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The Meaning of Dhamma, no 7

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  • nina van gorkom
    The Meaning of Dhamma, no 7 The Saddaniti explains dhamma as pariyatti, the scriptures and dhamma as nissattanijjiivataa, without a being, without a living
    Message 1 of 1 , Jun 9, 2006
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      The Meaning of Dhamma, no 7

      The Saddaniti explains dhamma as pariyatti, the scriptures and dhamma as
      nissattanijjiivataa, without a being, without a living soul, in the same way
      as the Atthasaalinii (38).
      We read with regard to dhamma as pariyatti:

      <Idha bhikkhu dhamma.m jaanaati sutta.m geyya.m veyyaakara.nan"ti-aadiisu
      pariyattiya.m.
      In such passages as ³Here a monk knows dhamma as sutta, geyya, veyyaakara,
      etc.² dhamma means the scriptures. >

      We read with regard to dhamma as nissattanijjiivata:

      <Tasmi.m kho pana samaye dhammaa honti.
      At that time there are dhammas.

      Dhammesu dhammaanupassii viharatii"ti-aadiisu nissattanijjiivataaya.m.
      He abides contemplating dhammas in dhammas, in such passages dhamma refers
      to: without a being, without a living soul. >

      The Saddaniti explains dhamma as vikaara, alteration, subject to change:

      <Jaatidhammaa jaraadhammaa mara.nadhammaa"ti-aadiisu vikaare.
      In such passages as dhammas as birth, as decay, as death, dhamma means
      alteration.>

      The Saddaniti explains dhamma as gu.na, merit, virtue:
      <Channa.m buddhadhammaanan"ti-aadiisu gu.ne.
      In the passage such as ³ of the six dhammas of the Buddha², dhamma means
      excellent quality, virtue.>

      The PED mentions under buddhadhamma, that they are classified as six or as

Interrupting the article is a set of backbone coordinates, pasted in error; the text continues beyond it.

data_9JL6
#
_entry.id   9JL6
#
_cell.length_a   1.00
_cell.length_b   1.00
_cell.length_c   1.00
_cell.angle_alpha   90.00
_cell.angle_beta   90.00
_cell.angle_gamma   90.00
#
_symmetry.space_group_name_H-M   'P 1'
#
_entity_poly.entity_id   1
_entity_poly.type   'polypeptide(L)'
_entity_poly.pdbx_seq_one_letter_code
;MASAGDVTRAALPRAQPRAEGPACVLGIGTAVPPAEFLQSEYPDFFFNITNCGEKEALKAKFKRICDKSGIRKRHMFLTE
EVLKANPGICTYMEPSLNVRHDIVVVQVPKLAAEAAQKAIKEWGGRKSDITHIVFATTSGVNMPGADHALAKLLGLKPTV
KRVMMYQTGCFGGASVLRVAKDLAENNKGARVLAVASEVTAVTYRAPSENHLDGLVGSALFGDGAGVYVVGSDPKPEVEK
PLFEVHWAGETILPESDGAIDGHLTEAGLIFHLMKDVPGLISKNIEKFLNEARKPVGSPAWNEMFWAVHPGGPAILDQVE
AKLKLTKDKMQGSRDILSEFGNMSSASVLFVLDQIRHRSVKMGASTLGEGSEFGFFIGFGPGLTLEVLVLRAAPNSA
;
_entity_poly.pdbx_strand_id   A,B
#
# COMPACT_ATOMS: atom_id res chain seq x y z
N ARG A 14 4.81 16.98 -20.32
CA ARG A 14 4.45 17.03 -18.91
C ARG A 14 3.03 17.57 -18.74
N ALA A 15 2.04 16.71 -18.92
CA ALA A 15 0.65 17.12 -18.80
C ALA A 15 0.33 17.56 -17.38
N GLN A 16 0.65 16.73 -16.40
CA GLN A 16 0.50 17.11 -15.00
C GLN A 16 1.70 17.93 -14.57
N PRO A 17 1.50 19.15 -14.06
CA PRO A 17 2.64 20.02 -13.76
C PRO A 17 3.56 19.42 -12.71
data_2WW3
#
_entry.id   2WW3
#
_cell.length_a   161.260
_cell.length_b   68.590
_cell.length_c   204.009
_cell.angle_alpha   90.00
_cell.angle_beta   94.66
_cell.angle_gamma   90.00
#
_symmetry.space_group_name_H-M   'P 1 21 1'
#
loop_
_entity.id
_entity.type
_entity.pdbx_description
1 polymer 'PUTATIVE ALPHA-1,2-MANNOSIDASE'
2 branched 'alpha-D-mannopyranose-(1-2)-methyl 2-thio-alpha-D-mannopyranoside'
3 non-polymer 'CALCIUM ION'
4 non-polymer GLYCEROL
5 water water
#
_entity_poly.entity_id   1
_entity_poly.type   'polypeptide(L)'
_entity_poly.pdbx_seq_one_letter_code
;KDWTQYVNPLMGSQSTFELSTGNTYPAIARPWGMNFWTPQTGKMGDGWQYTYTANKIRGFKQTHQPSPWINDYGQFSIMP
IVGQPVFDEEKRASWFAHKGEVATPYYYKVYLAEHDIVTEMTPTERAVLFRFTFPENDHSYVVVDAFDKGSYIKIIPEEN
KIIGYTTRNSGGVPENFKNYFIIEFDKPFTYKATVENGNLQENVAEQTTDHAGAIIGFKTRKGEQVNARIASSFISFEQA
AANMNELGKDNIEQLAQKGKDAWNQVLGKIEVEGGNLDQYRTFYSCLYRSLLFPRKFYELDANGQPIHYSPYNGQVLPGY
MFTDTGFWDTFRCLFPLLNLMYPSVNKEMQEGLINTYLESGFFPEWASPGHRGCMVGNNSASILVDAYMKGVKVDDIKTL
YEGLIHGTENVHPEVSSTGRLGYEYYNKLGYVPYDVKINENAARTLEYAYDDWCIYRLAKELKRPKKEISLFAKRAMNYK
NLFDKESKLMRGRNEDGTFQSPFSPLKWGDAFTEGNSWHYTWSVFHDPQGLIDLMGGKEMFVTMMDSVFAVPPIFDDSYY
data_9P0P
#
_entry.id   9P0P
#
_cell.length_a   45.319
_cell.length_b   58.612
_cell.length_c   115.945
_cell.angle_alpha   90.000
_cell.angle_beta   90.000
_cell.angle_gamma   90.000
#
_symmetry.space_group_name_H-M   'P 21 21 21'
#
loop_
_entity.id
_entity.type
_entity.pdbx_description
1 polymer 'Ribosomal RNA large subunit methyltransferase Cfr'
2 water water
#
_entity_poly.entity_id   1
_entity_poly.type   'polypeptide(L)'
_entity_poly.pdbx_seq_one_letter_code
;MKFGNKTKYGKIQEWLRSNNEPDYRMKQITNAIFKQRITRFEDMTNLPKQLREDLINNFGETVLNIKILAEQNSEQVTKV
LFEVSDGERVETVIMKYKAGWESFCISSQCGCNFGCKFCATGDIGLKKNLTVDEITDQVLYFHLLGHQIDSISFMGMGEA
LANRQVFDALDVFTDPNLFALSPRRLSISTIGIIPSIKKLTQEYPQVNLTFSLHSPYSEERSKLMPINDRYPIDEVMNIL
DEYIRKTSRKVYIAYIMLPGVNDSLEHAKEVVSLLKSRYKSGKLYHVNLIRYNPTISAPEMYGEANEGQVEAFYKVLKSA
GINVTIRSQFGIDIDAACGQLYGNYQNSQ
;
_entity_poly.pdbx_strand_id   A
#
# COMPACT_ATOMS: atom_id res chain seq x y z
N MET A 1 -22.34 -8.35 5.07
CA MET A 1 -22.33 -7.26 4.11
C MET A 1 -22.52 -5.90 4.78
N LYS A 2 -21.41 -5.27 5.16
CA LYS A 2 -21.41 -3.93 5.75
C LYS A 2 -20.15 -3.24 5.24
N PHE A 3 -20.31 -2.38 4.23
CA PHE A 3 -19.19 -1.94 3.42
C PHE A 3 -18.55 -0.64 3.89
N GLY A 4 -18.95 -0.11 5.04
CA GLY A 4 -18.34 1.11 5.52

eighteen.

      The Saddaniti explains dhamma as condition, paccaya, in the same way as
      hetu, cause, when it refers to the analytical knowledge of cause,
      dhammapa.tisambhidaa:

      <Hetumhi ~naa.na.m dhammapa.tisambhidaa"ti-aadiisu paccaye.
      In such passage as ³the knowledge of cause is analytical knowledge of
      dhamma², dhamma means cause.

      The Saddaniti explains dhamma as what is subject to conditions,
      paccayupanna, as follows:

      <.Thitaavasaa dhaatu dhamma.t.thitataa dhammaniyaamataa"ti-aadiisu
      paccayuppanne.
      In the passage such as ³Beyond control because of the causal law of dhamma,
      the natural order of dhamma², dhamma means what is subject to conditions. >
      ---------
      Words:
      .thita: firm, fixed.
      vaasa: condition, control.
      avaasa: without control.
      niyaama: natural order.

      Ven. Nyanatiloka explains niyaama:
      Fixedness of Law regarding all things.
      There is a fivefold natural order, that governs:
      1. temperature, season.
      2. plant life.
      3. kamma.
      4. functions of citta in the processes.
      5. certain events occurring in the lives of the Buddhas.

      N: As regards kamma: akusala kamma produces an undesirable result and kusala
      kamma produces a desirable result, and this is niyaama, a fixed order of
      dhammas. It cannot be altered.

      As regards functions of citta: cittas which experience objects through the
      senses and the mind-door arise in series or processes of citta. Each of the
      cittas arising in a process performs its own function. For example, when
      cittas in the eye-door process experience visible object,
      seeing-consciousness performs the function of seeing, and shortly afterwards
      kusala cittas or akusala cittas arise in that process, which perform their
      own function. There is a certain fixed order of cittas, citta niyama, within
      a process and this order cannot be altered.

      The ³Gradual Sayings² (I, 285) Ch XIV, §134, Appearance states:
      <Monks, whether there be an appearance or non-appearance of a Tathaagata,
      this causal law of nature (dhaatudhamma.t.thitataa), this orderly fixing of
      things (dhammaniyaamataa) prevails, namely, All phenomena are
      impermanent...>
      The same is said with regard to the nature of dukkha and anattaa.

      ******
      Nina.
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